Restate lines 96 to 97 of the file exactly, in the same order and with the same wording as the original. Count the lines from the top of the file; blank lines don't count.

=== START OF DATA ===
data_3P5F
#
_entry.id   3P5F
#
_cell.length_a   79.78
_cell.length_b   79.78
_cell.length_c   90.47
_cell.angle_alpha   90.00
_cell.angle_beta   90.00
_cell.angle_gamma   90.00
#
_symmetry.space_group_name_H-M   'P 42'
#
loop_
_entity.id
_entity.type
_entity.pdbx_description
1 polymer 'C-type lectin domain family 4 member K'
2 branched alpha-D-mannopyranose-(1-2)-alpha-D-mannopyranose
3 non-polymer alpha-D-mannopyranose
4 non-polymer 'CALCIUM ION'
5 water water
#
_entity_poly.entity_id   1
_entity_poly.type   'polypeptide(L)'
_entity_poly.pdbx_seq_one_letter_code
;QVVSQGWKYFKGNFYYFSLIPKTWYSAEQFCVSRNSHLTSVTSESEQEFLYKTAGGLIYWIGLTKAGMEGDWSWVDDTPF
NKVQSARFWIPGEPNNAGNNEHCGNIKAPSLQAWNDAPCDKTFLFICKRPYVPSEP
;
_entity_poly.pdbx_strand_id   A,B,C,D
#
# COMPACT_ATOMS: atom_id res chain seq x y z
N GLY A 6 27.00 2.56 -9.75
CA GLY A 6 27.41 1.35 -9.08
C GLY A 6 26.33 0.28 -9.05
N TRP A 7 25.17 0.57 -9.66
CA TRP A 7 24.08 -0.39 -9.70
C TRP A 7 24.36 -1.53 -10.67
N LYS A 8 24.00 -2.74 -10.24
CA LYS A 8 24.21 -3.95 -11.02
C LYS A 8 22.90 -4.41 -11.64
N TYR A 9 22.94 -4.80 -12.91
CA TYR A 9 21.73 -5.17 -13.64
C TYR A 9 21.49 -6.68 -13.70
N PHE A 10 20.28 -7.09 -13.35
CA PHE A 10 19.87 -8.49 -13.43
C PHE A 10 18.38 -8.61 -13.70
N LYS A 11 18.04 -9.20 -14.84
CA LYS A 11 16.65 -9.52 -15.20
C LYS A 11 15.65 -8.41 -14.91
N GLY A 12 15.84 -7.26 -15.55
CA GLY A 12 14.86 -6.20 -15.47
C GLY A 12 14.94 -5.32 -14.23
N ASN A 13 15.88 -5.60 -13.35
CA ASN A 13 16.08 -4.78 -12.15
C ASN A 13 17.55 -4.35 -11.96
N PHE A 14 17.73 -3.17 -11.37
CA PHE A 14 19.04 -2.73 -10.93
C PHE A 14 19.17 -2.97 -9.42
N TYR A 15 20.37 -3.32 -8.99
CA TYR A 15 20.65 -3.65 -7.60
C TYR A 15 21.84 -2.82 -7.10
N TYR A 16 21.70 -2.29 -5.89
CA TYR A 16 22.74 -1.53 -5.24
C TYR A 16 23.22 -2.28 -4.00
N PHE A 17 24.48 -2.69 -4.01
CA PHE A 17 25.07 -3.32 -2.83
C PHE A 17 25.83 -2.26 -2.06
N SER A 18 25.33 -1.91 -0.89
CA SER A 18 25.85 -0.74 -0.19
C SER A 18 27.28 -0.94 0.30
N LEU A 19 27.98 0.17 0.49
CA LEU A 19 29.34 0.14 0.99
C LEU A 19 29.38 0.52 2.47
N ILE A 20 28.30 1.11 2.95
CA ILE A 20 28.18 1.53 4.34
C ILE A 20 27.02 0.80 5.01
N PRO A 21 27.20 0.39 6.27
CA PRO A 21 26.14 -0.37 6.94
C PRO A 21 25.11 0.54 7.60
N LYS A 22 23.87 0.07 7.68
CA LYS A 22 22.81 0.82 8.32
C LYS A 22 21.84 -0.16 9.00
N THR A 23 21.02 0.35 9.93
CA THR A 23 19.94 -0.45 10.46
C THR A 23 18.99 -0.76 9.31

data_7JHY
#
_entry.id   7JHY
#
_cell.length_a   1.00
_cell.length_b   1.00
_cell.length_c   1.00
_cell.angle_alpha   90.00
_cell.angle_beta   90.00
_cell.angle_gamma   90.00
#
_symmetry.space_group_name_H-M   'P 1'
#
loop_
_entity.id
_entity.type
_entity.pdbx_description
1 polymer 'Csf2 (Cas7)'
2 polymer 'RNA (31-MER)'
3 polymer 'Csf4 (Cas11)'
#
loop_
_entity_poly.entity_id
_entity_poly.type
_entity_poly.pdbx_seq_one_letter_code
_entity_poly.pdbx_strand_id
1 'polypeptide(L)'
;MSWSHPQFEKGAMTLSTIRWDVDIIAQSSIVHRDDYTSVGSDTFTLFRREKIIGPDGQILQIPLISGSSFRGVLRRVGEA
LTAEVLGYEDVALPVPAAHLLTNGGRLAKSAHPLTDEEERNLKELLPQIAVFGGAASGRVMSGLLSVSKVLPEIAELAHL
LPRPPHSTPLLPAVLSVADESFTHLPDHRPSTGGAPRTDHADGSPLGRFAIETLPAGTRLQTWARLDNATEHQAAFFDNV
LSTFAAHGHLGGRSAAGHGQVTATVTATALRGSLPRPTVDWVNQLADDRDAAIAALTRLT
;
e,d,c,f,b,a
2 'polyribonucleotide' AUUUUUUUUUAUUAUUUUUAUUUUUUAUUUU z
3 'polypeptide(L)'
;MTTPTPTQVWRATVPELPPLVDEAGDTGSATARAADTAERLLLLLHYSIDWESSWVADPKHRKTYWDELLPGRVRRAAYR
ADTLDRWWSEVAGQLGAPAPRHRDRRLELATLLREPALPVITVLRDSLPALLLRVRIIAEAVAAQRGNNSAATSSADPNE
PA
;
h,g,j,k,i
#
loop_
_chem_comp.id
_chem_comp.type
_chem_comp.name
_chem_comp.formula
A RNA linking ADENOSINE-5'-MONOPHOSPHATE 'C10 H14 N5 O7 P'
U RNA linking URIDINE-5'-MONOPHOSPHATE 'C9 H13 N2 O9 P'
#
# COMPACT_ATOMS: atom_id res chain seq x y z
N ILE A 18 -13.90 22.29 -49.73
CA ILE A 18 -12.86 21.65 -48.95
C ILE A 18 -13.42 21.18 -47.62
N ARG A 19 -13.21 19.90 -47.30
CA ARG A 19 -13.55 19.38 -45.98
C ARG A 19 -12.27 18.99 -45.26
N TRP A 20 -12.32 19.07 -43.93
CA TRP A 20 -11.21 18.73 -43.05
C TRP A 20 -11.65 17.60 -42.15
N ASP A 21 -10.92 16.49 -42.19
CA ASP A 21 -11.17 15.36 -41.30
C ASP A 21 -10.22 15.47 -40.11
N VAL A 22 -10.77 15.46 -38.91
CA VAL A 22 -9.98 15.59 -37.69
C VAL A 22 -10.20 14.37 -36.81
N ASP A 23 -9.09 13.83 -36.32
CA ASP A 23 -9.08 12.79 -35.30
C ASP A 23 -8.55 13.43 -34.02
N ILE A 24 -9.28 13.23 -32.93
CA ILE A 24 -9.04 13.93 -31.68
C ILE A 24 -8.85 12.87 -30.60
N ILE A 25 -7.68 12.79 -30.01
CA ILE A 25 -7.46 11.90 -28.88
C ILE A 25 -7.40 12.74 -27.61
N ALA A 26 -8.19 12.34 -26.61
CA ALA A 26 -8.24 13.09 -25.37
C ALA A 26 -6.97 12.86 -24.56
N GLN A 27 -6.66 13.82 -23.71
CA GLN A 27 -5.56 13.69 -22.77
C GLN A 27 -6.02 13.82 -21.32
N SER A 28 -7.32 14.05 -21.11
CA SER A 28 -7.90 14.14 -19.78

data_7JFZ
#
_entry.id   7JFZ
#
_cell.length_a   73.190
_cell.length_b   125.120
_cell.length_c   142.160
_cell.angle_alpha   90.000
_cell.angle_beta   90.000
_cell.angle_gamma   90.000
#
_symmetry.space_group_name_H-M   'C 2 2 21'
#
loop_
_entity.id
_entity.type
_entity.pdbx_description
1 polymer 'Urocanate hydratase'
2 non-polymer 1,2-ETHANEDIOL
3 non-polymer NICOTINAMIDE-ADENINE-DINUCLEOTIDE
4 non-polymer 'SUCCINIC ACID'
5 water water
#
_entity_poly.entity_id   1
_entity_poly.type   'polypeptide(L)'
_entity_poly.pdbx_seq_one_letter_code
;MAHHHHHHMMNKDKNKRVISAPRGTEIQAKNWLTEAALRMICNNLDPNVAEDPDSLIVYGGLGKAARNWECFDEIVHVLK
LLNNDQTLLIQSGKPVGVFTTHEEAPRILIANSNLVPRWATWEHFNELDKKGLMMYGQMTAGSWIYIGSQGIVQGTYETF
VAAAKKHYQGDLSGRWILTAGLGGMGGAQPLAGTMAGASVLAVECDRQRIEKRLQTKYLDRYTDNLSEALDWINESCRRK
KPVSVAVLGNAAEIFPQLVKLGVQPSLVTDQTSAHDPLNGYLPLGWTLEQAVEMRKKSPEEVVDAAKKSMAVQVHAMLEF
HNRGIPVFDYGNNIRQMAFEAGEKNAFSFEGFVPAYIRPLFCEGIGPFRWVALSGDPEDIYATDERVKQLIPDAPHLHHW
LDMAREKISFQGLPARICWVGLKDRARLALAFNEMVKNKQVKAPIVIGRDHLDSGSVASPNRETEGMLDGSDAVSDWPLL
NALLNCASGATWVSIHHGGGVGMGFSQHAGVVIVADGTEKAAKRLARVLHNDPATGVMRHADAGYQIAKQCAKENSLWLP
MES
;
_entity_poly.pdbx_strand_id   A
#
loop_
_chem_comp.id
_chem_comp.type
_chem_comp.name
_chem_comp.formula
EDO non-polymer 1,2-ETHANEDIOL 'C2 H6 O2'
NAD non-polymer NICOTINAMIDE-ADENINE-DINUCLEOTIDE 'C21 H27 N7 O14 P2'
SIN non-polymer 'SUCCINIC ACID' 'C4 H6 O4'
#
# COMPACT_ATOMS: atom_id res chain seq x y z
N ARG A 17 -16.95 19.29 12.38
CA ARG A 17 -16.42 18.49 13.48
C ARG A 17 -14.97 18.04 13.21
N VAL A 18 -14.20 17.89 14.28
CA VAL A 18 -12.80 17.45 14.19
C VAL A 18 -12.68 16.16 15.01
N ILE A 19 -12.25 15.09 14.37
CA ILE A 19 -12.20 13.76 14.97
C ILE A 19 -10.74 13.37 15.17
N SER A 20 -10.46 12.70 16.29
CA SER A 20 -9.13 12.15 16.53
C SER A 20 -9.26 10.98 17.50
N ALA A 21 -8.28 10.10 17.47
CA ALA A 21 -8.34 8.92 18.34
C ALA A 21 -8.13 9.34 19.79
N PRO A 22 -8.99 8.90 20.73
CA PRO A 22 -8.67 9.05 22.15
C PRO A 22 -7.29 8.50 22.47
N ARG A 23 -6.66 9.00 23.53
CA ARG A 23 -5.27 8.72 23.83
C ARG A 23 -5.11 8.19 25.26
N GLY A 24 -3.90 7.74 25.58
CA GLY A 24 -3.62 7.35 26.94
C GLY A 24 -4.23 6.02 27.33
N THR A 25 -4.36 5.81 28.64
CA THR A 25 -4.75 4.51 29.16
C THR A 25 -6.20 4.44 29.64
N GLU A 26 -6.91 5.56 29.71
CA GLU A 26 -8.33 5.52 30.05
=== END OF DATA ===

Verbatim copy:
_cell.angle_gamma   90.00
#